Magazine article Variety

Brazil: A Case Study in Anger, SOUND & FURY

Magazine article Variety

Brazil: A Case Study in Anger, SOUND & FURY

Article excerpt

Politicians seem mystified by growing global unrest, but showbiz has its finger on the pulse of the enraged masses

If Brazilian president Dilma Rousseff had taken a look at more of her nation's movies, she might have avoided some of the civil unrest that has been spreading like wildfire across the country. On June 20,1 million Brazilians - students, middle-class professionals, trade union rank-and-file, '60s activists and entire families - staged the nation's largest street protest since 1992 - the time of the impeachment of president Fernando Collor.

In 2013, similar demonstrations have been held in territories including Egypt (see story, p.52), Spain, TXirkey, Greece and Russia. The protests in Brazil are a microcosm of what's behind all the anger, and what's to come - and a reminder that the entertainment business has had its finger on the pulse of the nation, zeroing in on the signals that are often ignored by politicians.

The Brazilian fury targeted a number of issues - cuts in the country's public services, the $14 billion bill for the nation to stage the 2014 World Cup, the cost of living, a constitutional amendment limiting prosecutors' ability to investigate politicians, and even a Brazilian evangelists' bill in Congress to "cure" homosexuality.

But there's a bigger picture.

Brazil is a young democracy: Its first modern elections took place in 1990. Growing 4% annually during 2003-10, its economic boom lifted 40 million Brazilians out of poverty. Many flooded into already-congested cities. Brazil's growing middle-classes now have time to consider the quality of their life, and often are unhappy with what they see. The Brazilian masses have evolved far more quickly than its ruling elite.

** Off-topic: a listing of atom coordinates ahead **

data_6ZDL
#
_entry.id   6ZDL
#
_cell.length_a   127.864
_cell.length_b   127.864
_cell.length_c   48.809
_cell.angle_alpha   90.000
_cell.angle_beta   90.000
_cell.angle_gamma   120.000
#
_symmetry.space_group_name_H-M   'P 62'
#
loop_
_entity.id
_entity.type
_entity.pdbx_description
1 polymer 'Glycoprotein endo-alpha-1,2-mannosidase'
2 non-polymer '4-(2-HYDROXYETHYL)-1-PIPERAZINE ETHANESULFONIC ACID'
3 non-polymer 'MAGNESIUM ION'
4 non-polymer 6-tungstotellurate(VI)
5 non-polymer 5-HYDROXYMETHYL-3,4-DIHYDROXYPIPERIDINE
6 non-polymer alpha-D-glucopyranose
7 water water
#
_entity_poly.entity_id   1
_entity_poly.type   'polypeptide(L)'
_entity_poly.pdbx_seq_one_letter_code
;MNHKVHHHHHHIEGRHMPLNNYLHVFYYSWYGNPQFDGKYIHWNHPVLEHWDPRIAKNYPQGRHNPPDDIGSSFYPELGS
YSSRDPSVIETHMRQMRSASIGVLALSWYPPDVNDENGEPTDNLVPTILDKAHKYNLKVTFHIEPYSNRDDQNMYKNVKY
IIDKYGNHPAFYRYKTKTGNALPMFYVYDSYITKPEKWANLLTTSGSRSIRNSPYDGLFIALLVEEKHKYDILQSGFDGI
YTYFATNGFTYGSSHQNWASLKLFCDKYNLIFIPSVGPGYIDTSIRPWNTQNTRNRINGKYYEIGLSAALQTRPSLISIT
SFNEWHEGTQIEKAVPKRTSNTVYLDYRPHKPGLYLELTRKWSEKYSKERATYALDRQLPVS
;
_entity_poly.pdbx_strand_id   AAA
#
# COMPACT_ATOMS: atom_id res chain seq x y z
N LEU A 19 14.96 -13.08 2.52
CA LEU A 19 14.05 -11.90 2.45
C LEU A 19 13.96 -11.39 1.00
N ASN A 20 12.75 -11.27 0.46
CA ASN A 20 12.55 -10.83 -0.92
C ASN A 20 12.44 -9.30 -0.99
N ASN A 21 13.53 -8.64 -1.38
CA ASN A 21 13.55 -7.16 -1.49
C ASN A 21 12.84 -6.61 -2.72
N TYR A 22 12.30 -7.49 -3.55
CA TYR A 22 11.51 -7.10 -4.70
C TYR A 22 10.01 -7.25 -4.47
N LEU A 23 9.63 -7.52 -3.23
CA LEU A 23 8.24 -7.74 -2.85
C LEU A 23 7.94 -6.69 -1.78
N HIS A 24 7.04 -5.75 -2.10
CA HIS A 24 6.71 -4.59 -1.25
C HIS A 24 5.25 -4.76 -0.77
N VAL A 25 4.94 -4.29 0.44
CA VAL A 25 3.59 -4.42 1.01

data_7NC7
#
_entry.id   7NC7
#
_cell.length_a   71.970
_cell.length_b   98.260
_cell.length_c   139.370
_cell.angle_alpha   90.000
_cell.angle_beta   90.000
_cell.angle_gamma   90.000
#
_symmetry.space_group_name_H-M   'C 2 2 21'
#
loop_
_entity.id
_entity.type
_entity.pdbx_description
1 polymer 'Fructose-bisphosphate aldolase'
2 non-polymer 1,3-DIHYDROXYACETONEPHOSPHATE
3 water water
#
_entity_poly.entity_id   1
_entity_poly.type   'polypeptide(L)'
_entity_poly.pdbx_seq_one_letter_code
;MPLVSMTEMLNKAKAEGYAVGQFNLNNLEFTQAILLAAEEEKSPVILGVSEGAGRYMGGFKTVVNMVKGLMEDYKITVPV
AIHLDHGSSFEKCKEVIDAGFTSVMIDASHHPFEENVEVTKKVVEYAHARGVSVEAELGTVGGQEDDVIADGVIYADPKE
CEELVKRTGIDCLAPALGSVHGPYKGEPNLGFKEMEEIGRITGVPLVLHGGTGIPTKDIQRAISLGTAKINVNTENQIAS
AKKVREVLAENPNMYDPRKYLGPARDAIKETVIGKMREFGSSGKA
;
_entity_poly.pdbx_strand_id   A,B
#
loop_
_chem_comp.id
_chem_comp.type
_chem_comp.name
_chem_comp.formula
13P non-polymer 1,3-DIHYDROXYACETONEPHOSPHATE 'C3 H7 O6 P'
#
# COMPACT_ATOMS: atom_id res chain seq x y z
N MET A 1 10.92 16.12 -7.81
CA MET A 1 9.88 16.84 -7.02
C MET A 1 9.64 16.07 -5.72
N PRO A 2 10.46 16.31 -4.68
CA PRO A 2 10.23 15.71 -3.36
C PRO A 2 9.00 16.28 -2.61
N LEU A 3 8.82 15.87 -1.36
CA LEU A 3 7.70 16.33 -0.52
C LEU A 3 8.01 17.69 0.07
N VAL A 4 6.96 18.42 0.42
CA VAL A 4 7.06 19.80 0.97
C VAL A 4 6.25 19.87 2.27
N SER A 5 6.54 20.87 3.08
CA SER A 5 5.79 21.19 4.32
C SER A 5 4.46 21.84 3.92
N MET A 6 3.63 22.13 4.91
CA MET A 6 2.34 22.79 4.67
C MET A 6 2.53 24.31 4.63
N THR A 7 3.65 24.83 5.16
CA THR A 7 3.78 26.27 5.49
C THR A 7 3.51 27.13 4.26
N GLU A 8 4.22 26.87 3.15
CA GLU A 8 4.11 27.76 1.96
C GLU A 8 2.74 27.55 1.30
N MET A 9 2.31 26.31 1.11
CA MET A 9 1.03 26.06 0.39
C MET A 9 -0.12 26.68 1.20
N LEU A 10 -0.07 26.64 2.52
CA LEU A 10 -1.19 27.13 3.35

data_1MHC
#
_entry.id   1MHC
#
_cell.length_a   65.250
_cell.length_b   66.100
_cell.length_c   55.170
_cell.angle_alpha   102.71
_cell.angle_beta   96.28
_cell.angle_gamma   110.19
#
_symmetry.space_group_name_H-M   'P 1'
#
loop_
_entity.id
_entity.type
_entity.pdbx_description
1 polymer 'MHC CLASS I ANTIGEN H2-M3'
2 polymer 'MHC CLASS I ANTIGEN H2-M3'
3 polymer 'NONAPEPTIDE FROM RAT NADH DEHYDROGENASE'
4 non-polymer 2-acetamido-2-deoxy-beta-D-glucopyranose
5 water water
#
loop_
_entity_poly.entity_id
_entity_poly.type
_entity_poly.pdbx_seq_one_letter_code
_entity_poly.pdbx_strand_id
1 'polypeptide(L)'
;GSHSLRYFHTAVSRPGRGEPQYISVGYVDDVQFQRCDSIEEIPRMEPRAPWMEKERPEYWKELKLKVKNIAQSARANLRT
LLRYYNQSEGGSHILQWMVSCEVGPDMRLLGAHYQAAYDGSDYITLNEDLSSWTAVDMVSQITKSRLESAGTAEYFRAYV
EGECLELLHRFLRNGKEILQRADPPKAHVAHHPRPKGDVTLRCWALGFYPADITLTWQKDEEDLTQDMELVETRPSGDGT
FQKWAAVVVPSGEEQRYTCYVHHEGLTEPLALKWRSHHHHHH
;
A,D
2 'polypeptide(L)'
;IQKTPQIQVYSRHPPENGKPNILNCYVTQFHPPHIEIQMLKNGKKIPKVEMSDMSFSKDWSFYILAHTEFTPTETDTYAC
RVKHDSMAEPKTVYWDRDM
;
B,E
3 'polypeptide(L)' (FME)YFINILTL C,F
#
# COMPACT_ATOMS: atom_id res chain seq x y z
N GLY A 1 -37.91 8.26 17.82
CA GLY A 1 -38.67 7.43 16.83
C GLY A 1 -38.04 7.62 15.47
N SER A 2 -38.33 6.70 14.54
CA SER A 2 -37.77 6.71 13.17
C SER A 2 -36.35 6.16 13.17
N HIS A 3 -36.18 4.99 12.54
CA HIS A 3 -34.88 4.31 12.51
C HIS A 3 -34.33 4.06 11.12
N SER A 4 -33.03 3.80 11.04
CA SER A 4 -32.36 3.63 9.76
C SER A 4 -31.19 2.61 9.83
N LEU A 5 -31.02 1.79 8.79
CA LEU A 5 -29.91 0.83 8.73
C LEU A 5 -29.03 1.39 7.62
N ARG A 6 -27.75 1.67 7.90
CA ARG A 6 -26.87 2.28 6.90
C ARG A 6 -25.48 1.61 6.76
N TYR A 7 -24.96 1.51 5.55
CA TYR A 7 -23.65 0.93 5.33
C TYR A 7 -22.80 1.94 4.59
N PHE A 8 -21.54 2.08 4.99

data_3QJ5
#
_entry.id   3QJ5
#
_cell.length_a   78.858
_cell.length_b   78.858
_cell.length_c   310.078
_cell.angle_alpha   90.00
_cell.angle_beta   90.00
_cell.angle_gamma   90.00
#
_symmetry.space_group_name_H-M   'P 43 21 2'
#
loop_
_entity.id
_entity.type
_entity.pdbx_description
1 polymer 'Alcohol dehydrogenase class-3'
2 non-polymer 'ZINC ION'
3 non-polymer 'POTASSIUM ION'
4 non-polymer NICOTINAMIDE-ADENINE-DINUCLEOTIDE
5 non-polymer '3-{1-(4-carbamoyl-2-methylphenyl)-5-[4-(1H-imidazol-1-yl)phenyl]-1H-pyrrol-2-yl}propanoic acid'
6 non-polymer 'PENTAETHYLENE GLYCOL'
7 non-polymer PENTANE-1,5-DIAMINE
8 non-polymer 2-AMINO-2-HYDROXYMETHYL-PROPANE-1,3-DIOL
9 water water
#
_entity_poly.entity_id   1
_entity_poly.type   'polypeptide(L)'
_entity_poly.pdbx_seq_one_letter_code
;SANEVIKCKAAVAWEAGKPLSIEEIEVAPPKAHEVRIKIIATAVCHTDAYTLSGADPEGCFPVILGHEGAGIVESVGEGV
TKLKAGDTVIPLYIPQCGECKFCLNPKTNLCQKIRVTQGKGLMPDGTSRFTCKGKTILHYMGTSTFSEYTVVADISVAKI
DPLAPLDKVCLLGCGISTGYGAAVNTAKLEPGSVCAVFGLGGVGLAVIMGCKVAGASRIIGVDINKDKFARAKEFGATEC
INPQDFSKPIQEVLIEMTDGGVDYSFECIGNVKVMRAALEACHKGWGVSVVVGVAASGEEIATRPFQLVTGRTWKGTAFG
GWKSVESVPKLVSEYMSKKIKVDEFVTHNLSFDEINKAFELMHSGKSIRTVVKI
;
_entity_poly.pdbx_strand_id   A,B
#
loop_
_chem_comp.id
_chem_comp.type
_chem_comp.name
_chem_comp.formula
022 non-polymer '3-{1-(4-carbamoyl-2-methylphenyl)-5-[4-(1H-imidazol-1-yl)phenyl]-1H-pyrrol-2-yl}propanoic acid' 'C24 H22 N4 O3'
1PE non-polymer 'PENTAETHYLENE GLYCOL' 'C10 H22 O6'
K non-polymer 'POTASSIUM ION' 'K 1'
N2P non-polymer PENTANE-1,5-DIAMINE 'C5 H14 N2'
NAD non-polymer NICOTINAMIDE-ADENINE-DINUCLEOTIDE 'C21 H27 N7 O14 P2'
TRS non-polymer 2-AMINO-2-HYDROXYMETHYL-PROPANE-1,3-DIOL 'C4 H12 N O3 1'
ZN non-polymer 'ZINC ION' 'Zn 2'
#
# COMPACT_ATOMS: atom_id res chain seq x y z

As the digital world offers citizens a chance to view their lifestyle and compare it to others around the world, the reaction is often a sense of betrayal.

"Brazil's hospitals and education are terrible. People want more direct participation in democracy. Their basic values are not being taken into account," said producer Paula Cosenza, at Sao Paulo's Bossa Nova Films.

The frustrations erupted June 13, when police officers fired stun grenades, tear gas and rubber bullets at a small group of Sao Paulo protesters, bystanders and motorists.

In general, the movie industry reacts slowly to historical change, since films often take 18 months or more to develop, shoot and distribute. …

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